With Clowney off of the board, the Rams are stuck with the second pick and have to make the most of it. Since they re-signed Rodger Saffold and have Jake Long and Joe Barksdale, I don’t think taking an offensive tackle is the wisest option for them. They need to see what they have in Sam Bradford next season, so they aren’t going to take a quarterback in the first (they will, however, almost certainly take one shortly after the first round). At this point, there isn’t a defensive player worth taking here, so the Rams should go for the top wide receiver in the draft. Some would call this a “reach” pick, but I don’t think the Rams are reaching for Watkins if they are stuck at No. 2. He’s the best receiver in the class, has the total package, would be a big weapon for the Rams, and adding him would make it even more difficult for there to be an excuse for Bradford failing in 2013. And if he does fail, the next quarterback should have an incredibly gifted receiver on his hands in Watkins.

3. Jacksonville Jaguars
Khalil Mack
DE/OLB, Buffalo

The Jacksonville Jaguars are expected to take a quarterback in the second round, so their first-round pick (if they can’t trade down) will be used to add a playmaker on defense. Khalil Mack is the best playmaker on that side of the ball after Clowney, and his versatility would be a huge plus for the Jaguars. Their front seven would be nasty next season with Mack, and their defense could take a big step forward with their offseason additions in the front seven and their group of young, underrated cornerbacks headlined by second-year pro Dwayne Gratz.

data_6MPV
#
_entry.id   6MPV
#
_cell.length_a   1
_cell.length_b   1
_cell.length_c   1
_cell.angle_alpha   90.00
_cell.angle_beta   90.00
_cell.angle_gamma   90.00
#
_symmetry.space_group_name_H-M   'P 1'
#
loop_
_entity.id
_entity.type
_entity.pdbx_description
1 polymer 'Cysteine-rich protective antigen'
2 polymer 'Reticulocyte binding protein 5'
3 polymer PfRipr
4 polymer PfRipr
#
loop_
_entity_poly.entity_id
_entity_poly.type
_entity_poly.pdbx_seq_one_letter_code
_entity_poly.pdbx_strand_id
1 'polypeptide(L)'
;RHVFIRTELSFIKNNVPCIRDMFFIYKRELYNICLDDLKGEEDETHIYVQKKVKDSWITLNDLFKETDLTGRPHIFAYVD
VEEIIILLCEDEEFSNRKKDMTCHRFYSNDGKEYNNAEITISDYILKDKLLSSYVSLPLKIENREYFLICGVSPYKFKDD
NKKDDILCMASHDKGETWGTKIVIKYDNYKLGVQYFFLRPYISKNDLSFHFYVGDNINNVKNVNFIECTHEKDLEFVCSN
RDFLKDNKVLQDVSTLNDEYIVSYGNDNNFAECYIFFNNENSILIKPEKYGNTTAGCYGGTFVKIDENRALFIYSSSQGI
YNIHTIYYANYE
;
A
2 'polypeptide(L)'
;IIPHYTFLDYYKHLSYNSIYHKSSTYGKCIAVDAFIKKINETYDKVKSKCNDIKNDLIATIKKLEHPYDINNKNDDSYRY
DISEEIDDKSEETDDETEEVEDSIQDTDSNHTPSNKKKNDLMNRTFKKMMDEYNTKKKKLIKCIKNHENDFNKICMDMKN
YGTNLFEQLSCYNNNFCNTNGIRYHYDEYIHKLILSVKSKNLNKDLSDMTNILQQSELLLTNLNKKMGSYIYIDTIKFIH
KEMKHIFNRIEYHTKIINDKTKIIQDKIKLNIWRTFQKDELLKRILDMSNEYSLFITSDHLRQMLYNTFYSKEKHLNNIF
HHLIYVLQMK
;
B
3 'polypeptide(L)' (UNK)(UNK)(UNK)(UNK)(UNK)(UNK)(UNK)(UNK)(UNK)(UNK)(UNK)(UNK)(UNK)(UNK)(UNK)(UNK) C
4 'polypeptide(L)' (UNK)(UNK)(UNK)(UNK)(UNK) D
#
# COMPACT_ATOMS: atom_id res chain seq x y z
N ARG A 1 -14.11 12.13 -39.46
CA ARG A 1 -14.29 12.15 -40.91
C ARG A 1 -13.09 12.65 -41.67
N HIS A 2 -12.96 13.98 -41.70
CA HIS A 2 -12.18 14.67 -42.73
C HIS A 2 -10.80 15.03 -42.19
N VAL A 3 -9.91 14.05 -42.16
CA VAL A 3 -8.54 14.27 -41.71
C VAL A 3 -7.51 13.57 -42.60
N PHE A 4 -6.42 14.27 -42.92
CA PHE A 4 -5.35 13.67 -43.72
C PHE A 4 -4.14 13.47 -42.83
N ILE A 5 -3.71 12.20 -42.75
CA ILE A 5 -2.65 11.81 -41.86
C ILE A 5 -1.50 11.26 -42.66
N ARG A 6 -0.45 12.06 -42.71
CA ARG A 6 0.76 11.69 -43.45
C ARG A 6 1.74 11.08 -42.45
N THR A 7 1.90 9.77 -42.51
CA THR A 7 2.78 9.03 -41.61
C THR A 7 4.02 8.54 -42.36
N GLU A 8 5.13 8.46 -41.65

4. Cleveland Browns
Teddy Bridgewater
QB, Louisville

If nobody takes a quarterback before the Browns first pick in the draft, then they might feel compelled to hop on the bandwagon and wait. I could see this being a solid option if Watkins is on the board, but I definitely wouldn’t wait to pounce on Teddy Bridgewater if Watkins is gone. The Browns biggest need is definitely at quarterback, and it really isn’t even close. If they find a franchise QB and draft a good No. 2 wide receiver with the 26th overall pick, then they could make the playoffs this year. They have a strong defense, so all they really need is to form a legitimate passing attack. There is more depth at wide receiver than at quarterback in this class, and that’s not even mentioning the fact that QB is much more important. I wouldn’t risk another team, most namely the Minnesota Vikings, taking the top quarterback in the draft, and I would even pick Derek Carr here if Bridgewater is already taken.